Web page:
The Trenches Of World War One
The Battle of Jutland World War One
The biggest battle at sea during world war took place between 31st May and 1st June 1916, The battle of Jutland took place in the North Sea just off the coast of Denmark.
For the first time in history and the last time during World War One, British and German Dreadnought class Battle cruisers faced each other in all out battle.
The British lost 14 ships and 6,094 men were killed. The Germans lost 11 ships and 2,551 men.
World War One At Sea
Although World War One was mostly fought on land the war at sea was of vital importance to the allies ships were essential for Britain's survival as the sea was Britain's main route for vital supplies and men.
At the time Britain had the biggest navy in the world but the introduction of Submarines or U-boats by the Germans put that navy under threat, submarines changed the whole concept of war at sea because they were under water and went unseen; sailors didn't even realize that they were under attack until their ships or ships in their flotilla went up in an explosion.
The battle at sea ultimately led to America joining the war in 1917, German U-boats targeted and sunk the ship RMS Sussex which had American citizens on board, this led American President Woodrow Wilson to send an ultimatum to Germany.
"Unless The Imperial Government immediately stop their current methods of submarine warfare against passenger and freight carrying ships, The United States Government will have no choice but to sever diplomatic relations with the German Empire altogether."
The Biggest Navy Battle Of World War One
Manfred Von Richthofen
World War One In The Sky
At the outbreak of World War one air combat was in it's infancy and the leaders of both sides debated the usefulness of aircraft in a battle situation. Aircraft at the beginning of the war were mainly used to spy on the enemy trenches, take pictures and return with the information that they gathered.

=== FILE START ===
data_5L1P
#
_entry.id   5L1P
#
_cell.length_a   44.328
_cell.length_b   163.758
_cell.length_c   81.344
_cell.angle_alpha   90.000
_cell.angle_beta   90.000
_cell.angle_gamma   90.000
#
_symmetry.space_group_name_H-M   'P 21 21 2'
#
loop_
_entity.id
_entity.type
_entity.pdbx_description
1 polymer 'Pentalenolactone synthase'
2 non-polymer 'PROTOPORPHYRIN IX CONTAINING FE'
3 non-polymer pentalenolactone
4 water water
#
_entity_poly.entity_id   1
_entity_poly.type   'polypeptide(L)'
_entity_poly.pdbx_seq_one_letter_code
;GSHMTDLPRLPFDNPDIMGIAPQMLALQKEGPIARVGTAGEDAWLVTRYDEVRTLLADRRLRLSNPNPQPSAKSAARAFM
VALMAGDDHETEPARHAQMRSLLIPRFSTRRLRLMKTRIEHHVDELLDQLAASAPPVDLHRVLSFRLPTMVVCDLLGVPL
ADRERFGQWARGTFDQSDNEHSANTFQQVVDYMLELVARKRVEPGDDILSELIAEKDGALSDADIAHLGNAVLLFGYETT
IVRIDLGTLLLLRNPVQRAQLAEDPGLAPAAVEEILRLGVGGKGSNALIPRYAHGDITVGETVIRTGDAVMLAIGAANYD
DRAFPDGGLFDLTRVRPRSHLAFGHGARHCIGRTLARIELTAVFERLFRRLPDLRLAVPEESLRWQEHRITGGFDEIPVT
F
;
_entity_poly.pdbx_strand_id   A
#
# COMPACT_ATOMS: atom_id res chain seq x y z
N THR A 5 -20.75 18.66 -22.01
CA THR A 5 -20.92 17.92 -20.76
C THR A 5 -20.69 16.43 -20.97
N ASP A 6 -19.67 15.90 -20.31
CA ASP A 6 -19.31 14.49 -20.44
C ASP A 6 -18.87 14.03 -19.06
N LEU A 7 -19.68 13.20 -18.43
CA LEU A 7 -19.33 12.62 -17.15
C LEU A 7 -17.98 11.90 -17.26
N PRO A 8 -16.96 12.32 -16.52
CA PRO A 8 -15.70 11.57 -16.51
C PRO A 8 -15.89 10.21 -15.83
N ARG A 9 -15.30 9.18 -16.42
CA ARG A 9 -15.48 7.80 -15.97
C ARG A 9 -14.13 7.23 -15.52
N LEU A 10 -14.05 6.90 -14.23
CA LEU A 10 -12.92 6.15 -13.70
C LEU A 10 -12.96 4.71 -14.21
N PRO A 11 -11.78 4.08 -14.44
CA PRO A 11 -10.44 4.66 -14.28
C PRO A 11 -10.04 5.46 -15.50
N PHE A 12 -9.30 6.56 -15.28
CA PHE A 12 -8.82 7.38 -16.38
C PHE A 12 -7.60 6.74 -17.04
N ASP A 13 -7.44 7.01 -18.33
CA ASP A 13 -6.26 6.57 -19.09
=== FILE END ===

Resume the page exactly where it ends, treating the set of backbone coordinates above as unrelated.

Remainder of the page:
Innovation and invention soon saw great leaps in aircraft design, machine guns were added to aircraft with a unique timer that synchronized the machine gun fire with the moving propeller blades. allowing pilots to fire at each another without causing damage to the aircraft's propeller.
Russia was the first to develop an airplane specifically for bombing raids: the Murometz, a large four-engine airplane that Sikorsky had developed in 1913 as a passenger plane, was adapted for use as a bomber in 1914 and was used successfully throughout the war.
Germany used Zeppelins or Airships, large air filled aircraft, to carry out bombing raids on London and Paris.
Although the development of aircraft moved forward at a fantastic rate during World War One, aircraft never really played a fundamental role during the war.
Aircraft provided vital information from inside enemy lines and bombing raids proved to be effective but unlike aircraft in the many wars that have come after World War One they never really changed the outcome of the war.
Armistice Day Around The World
Armistice Day 1918
On November eleventh at eleven am the peace treaty or armistice was signed bringing an end to the hostilities of the war, this sparked a global celebration and brought the people out on to the streets to celebrate.
The video (right) shows people celebrating in Capital cities around the world.
Armistice Day New York Times
A War To End All Wars
Millions of men from both sides killed in the name of God and country, millions disabled for life, families bereaved, the war had cost the world more than it could afford to pay, it was a war to end all wars, a war to bring peace to the world forever but sadly 21 years later peace had broken down and the world was again at war.
Verse from the Ode Of Remembrance
by Laurence Binyon
They shall grow not old, as we that are left grow old:
Age shall not weary them, nor the years condemn.
At the going down of the sun and in the morning,
We will remember them.